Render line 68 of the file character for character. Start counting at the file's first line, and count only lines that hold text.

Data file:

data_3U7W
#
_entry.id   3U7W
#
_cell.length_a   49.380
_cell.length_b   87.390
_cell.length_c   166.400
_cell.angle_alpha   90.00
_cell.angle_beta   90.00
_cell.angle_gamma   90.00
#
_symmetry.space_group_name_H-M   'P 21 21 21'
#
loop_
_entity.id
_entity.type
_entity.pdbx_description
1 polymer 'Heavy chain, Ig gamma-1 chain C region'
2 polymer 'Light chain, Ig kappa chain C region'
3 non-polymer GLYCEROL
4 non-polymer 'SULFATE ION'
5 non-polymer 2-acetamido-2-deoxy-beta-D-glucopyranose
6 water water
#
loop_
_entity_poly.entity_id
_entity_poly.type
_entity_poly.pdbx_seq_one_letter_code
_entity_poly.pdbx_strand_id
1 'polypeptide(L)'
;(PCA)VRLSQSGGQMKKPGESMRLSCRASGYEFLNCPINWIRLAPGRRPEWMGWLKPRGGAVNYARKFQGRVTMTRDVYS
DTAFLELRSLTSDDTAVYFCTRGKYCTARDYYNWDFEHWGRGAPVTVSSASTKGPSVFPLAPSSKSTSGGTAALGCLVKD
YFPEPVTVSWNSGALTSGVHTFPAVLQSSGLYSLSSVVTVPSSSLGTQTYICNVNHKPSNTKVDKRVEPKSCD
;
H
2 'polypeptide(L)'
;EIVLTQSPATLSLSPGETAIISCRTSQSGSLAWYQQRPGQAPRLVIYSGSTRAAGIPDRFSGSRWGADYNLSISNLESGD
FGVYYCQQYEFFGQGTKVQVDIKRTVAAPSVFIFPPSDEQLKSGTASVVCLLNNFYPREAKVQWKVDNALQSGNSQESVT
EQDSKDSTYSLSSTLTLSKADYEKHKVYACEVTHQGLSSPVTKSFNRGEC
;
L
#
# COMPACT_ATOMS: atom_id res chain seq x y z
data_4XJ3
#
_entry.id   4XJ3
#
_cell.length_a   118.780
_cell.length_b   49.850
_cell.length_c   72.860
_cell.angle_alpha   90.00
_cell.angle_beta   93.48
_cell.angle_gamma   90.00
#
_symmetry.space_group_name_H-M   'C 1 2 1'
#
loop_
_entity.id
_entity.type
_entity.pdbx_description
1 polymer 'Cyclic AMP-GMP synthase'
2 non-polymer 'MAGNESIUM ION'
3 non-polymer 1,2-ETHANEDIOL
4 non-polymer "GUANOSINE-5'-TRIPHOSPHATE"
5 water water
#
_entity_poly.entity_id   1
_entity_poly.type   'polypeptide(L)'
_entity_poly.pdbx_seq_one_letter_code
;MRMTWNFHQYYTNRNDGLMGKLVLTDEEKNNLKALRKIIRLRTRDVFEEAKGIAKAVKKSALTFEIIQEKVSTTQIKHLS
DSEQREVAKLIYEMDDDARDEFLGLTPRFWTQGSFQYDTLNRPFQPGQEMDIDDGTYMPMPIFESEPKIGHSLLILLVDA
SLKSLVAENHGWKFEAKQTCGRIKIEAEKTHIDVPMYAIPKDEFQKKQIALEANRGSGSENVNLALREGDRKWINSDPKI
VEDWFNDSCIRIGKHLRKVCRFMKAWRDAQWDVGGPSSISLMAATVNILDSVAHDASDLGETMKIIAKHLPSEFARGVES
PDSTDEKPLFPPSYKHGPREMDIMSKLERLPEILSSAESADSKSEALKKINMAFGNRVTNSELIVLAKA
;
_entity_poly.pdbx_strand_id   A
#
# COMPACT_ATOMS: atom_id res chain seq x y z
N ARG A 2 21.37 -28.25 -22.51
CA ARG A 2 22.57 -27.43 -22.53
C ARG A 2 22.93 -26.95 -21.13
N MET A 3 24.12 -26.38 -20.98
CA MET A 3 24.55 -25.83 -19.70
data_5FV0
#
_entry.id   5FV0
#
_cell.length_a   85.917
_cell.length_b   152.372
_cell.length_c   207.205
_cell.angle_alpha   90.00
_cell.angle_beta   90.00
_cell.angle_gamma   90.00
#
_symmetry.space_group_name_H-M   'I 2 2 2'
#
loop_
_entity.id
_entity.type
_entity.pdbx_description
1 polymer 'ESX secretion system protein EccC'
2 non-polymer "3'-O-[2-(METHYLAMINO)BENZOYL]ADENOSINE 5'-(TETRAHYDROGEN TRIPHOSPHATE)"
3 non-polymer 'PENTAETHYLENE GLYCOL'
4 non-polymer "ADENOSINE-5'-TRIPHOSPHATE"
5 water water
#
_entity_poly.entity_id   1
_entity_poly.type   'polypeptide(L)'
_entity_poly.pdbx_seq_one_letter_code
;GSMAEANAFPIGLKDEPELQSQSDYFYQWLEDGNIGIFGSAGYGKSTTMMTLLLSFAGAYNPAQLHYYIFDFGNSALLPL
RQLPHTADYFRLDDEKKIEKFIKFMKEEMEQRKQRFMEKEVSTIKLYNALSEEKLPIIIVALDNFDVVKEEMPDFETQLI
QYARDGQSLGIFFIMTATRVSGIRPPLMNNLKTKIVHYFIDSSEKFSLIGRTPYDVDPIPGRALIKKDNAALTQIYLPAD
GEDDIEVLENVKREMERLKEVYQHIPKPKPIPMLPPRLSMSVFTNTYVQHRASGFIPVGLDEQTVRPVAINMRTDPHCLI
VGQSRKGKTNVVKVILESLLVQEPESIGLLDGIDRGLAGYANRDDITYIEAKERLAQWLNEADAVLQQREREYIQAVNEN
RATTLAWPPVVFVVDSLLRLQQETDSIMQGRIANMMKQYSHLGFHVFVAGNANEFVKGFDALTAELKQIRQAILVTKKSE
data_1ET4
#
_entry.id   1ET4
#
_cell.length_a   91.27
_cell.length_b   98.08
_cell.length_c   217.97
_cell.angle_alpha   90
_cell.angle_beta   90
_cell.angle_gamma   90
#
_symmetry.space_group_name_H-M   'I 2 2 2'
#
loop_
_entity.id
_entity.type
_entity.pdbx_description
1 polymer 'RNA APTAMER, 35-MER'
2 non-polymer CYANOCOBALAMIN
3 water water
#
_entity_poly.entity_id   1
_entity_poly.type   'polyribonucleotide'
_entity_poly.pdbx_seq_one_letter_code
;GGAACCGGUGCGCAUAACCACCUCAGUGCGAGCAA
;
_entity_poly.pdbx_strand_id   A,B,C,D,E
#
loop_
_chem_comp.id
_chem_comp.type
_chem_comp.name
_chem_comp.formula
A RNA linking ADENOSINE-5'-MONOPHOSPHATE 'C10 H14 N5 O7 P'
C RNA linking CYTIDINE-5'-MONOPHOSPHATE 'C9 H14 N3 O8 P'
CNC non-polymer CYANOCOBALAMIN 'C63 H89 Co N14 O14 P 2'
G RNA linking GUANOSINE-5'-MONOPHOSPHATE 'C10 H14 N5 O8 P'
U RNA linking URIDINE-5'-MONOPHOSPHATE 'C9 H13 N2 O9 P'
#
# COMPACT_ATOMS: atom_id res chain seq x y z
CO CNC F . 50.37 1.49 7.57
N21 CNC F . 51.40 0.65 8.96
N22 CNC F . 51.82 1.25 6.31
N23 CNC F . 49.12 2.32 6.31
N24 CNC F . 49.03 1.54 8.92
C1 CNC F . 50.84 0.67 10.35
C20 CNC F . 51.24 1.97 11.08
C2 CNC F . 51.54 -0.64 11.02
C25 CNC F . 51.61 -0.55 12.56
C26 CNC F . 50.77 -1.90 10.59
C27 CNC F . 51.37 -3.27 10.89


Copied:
_entity_poly.type   'polypeptide(L)'